For the main and supplementary gauges, as well as green coloured warning lights like the turn indicators I used green T5 LED bulbs, from memory you need 14 of these in total. For all other warning lights and for the heater control knob I used white T5 LEDs, from memory five were required. The interior lights on the B-pillar were fitted with a 36mm festoon LED. All up cost delivered was only $78!

The only caveat is that the light for the heater fan speed control knob can only be accessed by taking off the right side vent and I couldn't work out how to replace the two tiny lights at either end of the slide controls. Access seemed impossible without taking out the heater box. I didn't do the glovebox light as I don't have one currently fitted.

Here's a few pics of the dramatic improvement in lighting quality, with the first photo showing the LED equipped speedo shining brightly compared to the dim tacho still fitted with standard bulbs.
« Last Edit: July 07, 2020, 10:54:31 PM by Anth73 »

GTVeloce

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Re: 1982 GTV renovation
« Reply #43 on: June 20, 2020, 01:12:40 PM »
Looking good! Car is coming along very nicely. One of these days we shall have to go for a drive together, preferably both with V6 power!

Anth73

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Re: 1982 GTV renovation
« Reply #44 on: July 31, 2020, 05:28:41 PM »
A few weeks since my last update and plans are now in place to add some busso harmonies to my GTV via replacement of the 75 TS currently in the car with a 75 3L V6 that Monza Motors had sitting in the back room. This engine was rescued by Hugh from a nearby wreckers yard quite some time ago and came without a timing belt, so fingers are crossed that it didn't suffer a broken timing belt at some point.

My previous encounter with a busso V6 was in the 2.5 24V guise teamed up with a 6-speed manual in the MY2002 156 I had about 15 years ago. Whilst lacking low down torque the engine was a screamer and loads of fun once the tacho was north of 4K. I deliberated long and hard over the 12V or 24V upgrade path but cost and the desire to sample the joys of a warm 12V 3L motor that everyone raves about won me over.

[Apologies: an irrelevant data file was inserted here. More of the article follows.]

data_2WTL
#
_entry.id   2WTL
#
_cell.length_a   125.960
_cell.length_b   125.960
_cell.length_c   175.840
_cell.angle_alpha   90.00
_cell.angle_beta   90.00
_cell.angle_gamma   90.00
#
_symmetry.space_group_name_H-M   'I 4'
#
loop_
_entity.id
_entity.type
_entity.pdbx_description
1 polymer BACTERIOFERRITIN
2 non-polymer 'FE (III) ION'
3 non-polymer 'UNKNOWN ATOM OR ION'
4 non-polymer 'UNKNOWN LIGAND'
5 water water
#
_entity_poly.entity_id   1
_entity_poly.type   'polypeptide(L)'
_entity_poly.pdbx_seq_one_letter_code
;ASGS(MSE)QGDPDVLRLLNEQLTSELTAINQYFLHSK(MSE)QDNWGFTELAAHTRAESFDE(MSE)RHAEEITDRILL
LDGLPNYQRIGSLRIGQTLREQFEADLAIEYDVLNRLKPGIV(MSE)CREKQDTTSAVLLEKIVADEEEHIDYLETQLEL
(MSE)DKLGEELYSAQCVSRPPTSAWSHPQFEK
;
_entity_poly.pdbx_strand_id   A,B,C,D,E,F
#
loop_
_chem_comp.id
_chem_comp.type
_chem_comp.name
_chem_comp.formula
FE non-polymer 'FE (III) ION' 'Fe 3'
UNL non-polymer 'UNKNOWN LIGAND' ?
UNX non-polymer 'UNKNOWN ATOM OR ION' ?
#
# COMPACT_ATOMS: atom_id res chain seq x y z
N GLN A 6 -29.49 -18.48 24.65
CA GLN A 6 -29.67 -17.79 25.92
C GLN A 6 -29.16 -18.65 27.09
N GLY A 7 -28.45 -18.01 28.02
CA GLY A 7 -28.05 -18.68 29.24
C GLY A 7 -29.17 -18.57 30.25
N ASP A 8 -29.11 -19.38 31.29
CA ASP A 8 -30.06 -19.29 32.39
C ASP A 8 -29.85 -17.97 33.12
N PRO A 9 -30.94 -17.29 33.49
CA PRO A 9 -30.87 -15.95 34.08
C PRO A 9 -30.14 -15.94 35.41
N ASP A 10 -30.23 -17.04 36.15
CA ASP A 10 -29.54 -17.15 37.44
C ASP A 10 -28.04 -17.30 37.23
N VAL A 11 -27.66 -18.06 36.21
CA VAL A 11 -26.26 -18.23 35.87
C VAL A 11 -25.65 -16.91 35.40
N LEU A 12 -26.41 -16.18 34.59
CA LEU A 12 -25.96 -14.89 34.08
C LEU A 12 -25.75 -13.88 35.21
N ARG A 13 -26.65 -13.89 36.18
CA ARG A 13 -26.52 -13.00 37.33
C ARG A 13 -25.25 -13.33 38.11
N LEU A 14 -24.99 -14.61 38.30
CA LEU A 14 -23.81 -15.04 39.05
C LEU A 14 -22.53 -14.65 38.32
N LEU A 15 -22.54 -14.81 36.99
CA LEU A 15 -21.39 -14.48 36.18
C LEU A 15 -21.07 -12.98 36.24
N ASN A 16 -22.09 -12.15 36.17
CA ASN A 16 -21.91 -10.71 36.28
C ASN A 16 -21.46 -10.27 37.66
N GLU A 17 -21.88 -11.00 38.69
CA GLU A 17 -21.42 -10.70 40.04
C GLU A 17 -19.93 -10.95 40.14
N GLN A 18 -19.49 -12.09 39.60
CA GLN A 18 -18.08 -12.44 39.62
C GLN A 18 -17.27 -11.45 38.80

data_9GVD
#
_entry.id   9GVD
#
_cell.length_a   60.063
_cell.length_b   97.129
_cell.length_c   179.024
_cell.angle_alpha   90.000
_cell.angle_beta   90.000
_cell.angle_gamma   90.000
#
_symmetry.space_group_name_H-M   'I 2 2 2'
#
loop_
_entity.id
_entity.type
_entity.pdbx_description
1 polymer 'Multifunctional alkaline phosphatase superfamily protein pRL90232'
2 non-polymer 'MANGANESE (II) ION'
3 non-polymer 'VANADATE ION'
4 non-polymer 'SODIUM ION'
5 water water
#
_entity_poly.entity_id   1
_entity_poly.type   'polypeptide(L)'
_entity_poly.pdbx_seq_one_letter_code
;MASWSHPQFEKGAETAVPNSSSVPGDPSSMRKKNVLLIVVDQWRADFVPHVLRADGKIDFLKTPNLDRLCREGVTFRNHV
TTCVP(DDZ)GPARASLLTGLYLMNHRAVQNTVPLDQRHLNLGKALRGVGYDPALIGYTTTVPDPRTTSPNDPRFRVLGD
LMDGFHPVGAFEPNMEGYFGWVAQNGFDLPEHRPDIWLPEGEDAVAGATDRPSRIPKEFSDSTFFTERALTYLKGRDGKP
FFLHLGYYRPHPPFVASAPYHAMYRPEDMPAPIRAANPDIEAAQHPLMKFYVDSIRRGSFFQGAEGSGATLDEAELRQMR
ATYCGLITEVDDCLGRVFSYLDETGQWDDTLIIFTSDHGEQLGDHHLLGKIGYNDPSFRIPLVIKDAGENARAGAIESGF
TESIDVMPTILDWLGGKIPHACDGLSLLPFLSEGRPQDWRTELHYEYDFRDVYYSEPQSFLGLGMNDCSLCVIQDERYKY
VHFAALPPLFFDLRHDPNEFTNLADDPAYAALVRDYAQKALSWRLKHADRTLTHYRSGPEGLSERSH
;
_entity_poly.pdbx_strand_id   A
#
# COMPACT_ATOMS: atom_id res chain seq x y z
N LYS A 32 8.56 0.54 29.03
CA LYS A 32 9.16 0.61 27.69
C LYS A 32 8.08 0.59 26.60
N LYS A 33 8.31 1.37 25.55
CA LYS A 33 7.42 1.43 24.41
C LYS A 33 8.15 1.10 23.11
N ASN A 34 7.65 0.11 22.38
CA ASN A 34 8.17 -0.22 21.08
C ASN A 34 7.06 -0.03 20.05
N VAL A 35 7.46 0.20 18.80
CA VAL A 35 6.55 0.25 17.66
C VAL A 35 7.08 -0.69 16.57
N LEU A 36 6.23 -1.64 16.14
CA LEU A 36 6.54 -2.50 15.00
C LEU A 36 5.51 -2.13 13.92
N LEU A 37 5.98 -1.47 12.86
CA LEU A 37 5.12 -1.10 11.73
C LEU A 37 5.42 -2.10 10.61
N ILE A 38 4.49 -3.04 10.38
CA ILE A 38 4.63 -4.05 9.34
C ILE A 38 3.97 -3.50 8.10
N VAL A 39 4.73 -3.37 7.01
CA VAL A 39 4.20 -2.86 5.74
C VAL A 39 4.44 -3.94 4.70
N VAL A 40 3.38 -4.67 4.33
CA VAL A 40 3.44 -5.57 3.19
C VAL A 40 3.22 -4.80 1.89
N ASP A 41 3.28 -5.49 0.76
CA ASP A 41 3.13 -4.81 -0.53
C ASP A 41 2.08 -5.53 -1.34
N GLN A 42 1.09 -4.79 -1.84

With the engine on the warehouse floor it makes sense to refresh all the gaskets, seals and guides, as well as fit a new timing belt and water pump. I also decided to bring it up to SZ specification with 10:1 pistons, a reground camshaft to the SZ profile, fit a 164 Bosch Motronic ECU with a SZ EPROM (thanks Festy!) and a CSC extractor exhaust sytem powdercoated to help with reducing heat transfer.  Fortunately the engine has the necessary block castings to fit the 60-2 (?) timing gear enabling me to upgrade from the Jetronic system.

A custom ECU was discussed with Hugh however at this time the additional expense to fit and tune it is beyond my budget, and probably not really necessary given the car's intended use. It's always something I can play with later down the road if budget permits and I want to explore more tuning of the engine via some head porting and the like.

Hugh gave me a tip about Wade Cams previously having a grind for the SZ and 164Q camshaft. As you may have read in one of my other threads, Wade Cams went out of business around 2014. However, Clive Cams now has the IP and is able to regrind my existing camshafts to the SZ spec at quite a considerable saving to buying a pair of new C&B cams or third party cams ground to the same profile.

Monza Motors have two engine builds to finalise before starting mine, so in the interim I'm doing some of the preparation work where possible. First up was giving some greasy looking valve covers and an intake plenum a through wash and degrease, then treating it to some black wrinkle paint. Never having done this before I must say there is a particular technique to getting the wrinkle finish reasonable even. Whilst I fudged my way through the valve covers reasonably well, the complex shape of the intake plenum was a real headache and resulted in my fisrt attempt being sanded back and redone to a more acceptable finish. Still not great but I'm happy with it.

I also decided to try my hand at sanding, buffing and metal polishing the Alfa Romeo script and cylinder numbers, pretty pleased with the result for a first timer!

« Last Edit: July 31, 2020, 05:56:28 PM by Anth73 »